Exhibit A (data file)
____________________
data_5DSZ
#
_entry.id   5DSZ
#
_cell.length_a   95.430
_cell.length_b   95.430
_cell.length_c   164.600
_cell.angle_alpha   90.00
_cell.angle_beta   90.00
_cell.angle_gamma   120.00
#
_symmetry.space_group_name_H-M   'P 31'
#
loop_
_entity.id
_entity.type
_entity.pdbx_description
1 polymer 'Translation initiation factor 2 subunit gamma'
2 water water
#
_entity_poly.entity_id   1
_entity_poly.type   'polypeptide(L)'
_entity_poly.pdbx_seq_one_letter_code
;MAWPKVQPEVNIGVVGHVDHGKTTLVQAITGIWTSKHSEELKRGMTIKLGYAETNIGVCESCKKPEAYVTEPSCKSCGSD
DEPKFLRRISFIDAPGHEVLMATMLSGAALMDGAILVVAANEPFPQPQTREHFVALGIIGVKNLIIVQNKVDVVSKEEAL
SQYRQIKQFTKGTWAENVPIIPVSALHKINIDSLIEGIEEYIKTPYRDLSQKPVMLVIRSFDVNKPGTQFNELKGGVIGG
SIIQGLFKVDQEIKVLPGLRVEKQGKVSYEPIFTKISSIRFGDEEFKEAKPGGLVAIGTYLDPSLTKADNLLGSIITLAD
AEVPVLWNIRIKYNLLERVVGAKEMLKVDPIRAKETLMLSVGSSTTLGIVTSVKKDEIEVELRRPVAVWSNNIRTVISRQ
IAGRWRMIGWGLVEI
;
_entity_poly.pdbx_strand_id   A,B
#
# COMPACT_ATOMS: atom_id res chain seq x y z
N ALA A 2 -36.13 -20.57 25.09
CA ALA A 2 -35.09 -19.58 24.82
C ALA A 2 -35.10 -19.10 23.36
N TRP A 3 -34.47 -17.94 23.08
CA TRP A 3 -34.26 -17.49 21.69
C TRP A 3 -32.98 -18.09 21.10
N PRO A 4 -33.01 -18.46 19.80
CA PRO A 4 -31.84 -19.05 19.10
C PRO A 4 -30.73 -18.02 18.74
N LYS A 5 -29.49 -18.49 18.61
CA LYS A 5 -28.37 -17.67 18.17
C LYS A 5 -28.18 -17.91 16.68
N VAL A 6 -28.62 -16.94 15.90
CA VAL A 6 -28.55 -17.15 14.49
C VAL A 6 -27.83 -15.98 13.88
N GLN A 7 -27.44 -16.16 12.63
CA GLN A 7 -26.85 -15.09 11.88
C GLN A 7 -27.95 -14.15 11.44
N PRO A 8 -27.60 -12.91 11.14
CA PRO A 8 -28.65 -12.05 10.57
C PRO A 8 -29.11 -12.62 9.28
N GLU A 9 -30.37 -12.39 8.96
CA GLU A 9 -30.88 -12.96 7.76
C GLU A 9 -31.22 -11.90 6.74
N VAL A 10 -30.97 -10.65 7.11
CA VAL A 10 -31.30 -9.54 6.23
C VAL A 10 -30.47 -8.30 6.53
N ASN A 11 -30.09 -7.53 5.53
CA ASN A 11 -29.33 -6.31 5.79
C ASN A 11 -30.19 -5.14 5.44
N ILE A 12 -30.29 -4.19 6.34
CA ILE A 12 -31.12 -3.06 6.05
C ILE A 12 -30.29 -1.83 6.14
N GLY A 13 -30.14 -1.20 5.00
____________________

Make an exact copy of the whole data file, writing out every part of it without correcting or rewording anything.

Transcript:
data_5DSZ
#
_entry.id   5DSZ
#
_cell.length_a   95.430
_cell.length_b   95.430
_cell.length_c   164.600
_cell.angle_alpha   90.00
_cell.angle_beta   90.00
_cell.angle_gamma   120.00
#
_symmetry.space_group_name_H-M   'P 31'
#
loop_
_entity.id
_entity.type
_entity.pdbx_description
1 polymer 'Translation initiation factor 2 subunit gamma'
2 water water
#
_entity_poly.entity_id   1
_entity_poly.type   'polypeptide(L)'
_entity_poly.pdbx_seq_one_letter_code
;MAWPKVQPEVNIGVVGHVDHGKTTLVQAITGIWTSKHSEELKRGMTIKLGYAETNIGVCESCKKPEAYVTEPSCKSCGSD
DEPKFLRRISFIDAPGHEVLMATMLSGAALMDGAILVVAANEPFPQPQTREHFVALGIIGVKNLIIVQNKVDVVSKEEAL
SQYRQIKQFTKGTWAENVPIIPVSALHKINIDSLIEGIEEYIKTPYRDLSQKPVMLVIRSFDVNKPGTQFNELKGGVIGG
SIIQGLFKVDQEIKVLPGLRVEKQGKVSYEPIFTKISSIRFGDEEFKEAKPGGLVAIGTYLDPSLTKADNLLGSIITLAD
AEVPVLWNIRIKYNLLERVVGAKEMLKVDPIRAKETLMLSVGSSTTLGIVTSVKKDEIEVELRRPVAVWSNNIRTVISRQ
IAGRWRMIGWGLVEI
;
_entity_poly.pdbx_strand_id   A,B
#
# COMPACT_ATOMS: atom_id res chain seq x y z
N ALA A 2 -36.13 -20.57 25.09
CA ALA A 2 -35.09 -19.58 24.82
C ALA A 2 -35.10 -19.10 23.36
N TRP A 3 -34.47 -17.94 23.08
CA TRP A 3 -34.26 -17.49 21.69
C TRP A 3 -32.98 -18.09 21.10
N PRO A 4 -33.01 -18.46 19.80
CA PRO A 4 -31.84 -19.05 19.10
C PRO A 4 -30.73 -18.02 18.74
N LYS A 5 -29.49 -18.49 18.61
CA LYS A 5 -28.37 -17.67 18.17
C LYS A 5 -28.18 -17.91 16.68
N VAL A 6 -28.62 -16.94 15.90
CA VAL A 6 -28.55 -17.15 14.49
C VAL A 6 -27.83 -15.98 13.88
N GLN A 7 -27.44 -16.16 12.63
CA GLN A 7 -26.85 -15.09 11.88
C GLN A 7 -27.95 -14.15 11.44
N PRO A 8 -27.60 -12.91 11.14
CA PRO A 8 -28.65 -12.05 10.57
C PRO A 8 -29.11 -12.62 9.28
N GLU A 9 -30.37 -12.39 8.96
CA GLU A 9 -30.88 -12.96 7.76
C GLU A 9 -31.22 -11.90 6.74
N VAL A 10 -30.97 -10.65 7.11
CA VAL A 10 -31.30 -9.54 6.23
C VAL A 10 -30.47 -8.30 6.53
N ASN A 11 -30.09 -7.53 5.53
CA ASN A 11 -29.33 -6.31 5.79
C ASN A 11 -30.19 -5.14 5.44
N ILE A 12 -30.29 -4.19 6.34
CA ILE A 12 -31.12 -3.06 6.05
C ILE A 12 -30.29 -1.83 6.14
N GLY A 13 -30.14 -1.20 5.00